A couple of years ago I went on a date with a self-confessed food snob. When he began quizzing me on my favourite restaurants, I knew judgement was imminent. "What if I say Café Rouge?" I ventured suspiciously. His incredulous guffaw summed up the popular consensus on global brands and chains – they might be the places where we drop most of our salary day in, day out, but the only acceptable justification is convenience. We are not allowed to genuinely like them.
The rule extends beyond the high street. If you are caught humming Cheryl Cole's latest single, you can blame it on the brainwash of constant radio and TV airplay – but start including it among your all-time favourite songs in polite company and expect to be written off as a moron.
In short, anything that has been manufactured to appeal – through its very blandness – to the largest demographic and thereby line corporate pockets must be enjoyed grudgingly, if at all. Trying to be ironic and postmodern about it no longer washes; loyalty and affection must be reserved for the independent, the quirky and the small-scale.
Which is why things have become confusing recently, as it is increasingly difficult to tell the difference between the two. In some cases, that's because there's no difference at all. Witness Starbucks' new "concept" store on London's Conduit Street. All unfinished wood and retro espresso machines, it is a far cry from the Identikit interiors of 'bucks the world over. Squint a little to obscure the branded mugs and you could have found yourself in your favourite new indie establishment.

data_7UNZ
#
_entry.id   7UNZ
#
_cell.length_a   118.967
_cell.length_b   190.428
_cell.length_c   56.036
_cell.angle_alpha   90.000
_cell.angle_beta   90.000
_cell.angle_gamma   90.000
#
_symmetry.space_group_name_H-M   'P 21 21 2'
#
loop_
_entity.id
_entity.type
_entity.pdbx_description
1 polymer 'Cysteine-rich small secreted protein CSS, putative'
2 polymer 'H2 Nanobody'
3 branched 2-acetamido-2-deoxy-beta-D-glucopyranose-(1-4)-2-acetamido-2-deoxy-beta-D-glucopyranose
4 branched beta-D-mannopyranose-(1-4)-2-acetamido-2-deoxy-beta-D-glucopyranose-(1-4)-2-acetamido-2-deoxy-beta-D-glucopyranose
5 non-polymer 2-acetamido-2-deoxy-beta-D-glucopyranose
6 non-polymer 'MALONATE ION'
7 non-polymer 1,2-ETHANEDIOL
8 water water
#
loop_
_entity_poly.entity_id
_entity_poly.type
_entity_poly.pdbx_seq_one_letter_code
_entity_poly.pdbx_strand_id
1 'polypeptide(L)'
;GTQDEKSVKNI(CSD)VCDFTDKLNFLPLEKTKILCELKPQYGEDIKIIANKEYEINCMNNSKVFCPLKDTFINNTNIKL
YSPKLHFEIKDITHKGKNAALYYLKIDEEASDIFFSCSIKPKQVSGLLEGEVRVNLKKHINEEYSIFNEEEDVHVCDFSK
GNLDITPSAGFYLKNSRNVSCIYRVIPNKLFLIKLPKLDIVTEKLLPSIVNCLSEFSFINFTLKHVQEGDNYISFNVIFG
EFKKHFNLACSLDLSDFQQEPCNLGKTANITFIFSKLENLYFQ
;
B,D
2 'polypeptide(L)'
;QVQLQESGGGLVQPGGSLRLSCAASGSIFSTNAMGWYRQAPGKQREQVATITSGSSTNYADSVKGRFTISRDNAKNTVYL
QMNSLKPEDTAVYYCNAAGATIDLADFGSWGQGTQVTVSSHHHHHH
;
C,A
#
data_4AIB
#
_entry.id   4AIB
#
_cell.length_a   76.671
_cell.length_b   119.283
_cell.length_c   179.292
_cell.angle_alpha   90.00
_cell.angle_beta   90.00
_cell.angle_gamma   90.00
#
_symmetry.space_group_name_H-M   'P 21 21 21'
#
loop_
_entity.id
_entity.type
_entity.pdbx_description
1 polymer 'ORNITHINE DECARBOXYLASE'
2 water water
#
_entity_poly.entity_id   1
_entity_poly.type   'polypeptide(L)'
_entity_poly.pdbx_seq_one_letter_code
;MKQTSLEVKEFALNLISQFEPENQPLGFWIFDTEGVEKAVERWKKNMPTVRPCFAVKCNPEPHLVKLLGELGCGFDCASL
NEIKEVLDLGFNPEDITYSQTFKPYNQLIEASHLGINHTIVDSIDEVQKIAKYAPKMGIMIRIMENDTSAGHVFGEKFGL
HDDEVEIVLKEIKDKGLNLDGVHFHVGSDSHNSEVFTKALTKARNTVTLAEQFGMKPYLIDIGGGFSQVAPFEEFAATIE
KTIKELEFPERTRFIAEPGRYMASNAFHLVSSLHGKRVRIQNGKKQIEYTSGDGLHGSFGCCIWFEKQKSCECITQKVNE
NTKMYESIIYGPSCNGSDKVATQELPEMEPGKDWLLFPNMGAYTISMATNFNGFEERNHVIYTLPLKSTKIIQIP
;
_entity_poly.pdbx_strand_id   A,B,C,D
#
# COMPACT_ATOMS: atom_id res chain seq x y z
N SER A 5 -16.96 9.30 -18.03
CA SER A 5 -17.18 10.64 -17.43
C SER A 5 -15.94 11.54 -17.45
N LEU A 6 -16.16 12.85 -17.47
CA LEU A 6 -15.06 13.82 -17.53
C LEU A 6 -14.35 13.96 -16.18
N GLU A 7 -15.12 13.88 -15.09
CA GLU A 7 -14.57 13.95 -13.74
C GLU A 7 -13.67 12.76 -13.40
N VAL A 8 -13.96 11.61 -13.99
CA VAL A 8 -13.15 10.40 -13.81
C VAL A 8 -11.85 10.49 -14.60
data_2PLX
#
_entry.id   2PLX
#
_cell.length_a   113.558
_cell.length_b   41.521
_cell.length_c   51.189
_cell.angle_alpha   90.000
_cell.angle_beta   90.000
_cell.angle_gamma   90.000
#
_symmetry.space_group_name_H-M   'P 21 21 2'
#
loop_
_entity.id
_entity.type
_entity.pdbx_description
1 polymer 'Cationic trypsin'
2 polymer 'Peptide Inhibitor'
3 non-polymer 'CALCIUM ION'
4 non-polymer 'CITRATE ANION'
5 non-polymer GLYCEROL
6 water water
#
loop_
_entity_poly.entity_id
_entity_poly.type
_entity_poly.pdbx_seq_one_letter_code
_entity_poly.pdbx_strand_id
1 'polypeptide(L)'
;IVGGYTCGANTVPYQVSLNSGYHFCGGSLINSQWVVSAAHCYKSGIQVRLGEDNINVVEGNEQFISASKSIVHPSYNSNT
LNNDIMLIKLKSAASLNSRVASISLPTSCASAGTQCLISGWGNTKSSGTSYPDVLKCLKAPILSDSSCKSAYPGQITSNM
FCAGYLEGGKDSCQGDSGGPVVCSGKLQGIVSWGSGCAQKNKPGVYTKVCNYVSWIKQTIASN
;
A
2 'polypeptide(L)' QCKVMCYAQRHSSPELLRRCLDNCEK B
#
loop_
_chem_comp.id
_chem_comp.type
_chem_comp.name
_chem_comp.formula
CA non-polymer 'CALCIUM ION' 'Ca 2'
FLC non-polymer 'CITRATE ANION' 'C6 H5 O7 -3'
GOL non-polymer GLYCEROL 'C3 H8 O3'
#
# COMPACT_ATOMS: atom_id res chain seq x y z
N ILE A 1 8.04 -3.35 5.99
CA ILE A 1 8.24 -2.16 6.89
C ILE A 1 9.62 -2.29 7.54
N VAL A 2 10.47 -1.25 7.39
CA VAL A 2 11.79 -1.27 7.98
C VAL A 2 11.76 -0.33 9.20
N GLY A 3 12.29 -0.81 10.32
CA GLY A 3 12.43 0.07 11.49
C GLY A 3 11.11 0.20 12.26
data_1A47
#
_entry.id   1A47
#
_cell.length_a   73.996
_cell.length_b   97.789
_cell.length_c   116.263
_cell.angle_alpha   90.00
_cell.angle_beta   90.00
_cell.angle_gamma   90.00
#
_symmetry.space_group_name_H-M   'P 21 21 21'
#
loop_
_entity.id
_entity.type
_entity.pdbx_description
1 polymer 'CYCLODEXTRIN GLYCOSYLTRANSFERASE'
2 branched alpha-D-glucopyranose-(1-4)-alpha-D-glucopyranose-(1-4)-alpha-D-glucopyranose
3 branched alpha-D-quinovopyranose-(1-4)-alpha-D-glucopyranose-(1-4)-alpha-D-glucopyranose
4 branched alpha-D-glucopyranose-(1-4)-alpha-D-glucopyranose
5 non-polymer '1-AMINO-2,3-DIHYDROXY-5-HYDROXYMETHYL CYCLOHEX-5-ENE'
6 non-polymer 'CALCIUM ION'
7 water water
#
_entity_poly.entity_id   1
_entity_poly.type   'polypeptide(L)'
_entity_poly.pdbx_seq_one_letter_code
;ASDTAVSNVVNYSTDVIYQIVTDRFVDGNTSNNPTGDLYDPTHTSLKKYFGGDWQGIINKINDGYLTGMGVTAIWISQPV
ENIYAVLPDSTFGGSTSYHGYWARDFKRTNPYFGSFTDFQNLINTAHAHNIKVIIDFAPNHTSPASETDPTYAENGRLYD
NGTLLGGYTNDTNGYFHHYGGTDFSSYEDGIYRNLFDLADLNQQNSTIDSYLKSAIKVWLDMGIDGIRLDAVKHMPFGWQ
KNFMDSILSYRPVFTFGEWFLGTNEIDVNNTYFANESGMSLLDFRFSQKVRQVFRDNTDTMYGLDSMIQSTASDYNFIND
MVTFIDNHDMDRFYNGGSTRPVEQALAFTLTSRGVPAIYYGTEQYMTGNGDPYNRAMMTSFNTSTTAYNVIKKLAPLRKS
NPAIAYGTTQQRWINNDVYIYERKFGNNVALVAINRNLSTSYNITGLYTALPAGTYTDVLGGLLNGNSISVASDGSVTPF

Of course, that's exactly the point, and it's actually rather pleasant until you realise that similar "stealth stores" are popping up across the world, from the US to Japan. Suddenly, the whole thing begins to feel a bit grim, not least because Starbucks' latest marketing strategy seizes on the rather shallow foundations of some of our holier-than-thou attitudes to big brands. "Distract them with some tasteful mid-century modern design and all will be forgiven" seems to be the thinking, and I have a sneaking feeling that, in the short term at least, they might be right.
The recent army of defiantly kooky female popstrels inspires similar feelings of mistrust. "Look how individual they all are!" raved the press. But apart from a pom-pom here and a different shade of eyeliner there, Little Boots, Paloma Faith, Florence et al look remarkably similar to me. That isn't to say they aren't a vast improvement on the X-Factory bunch; just that, like Starbucks' stealth stores, however much they may appear to be a different species, they still belong to the same universe.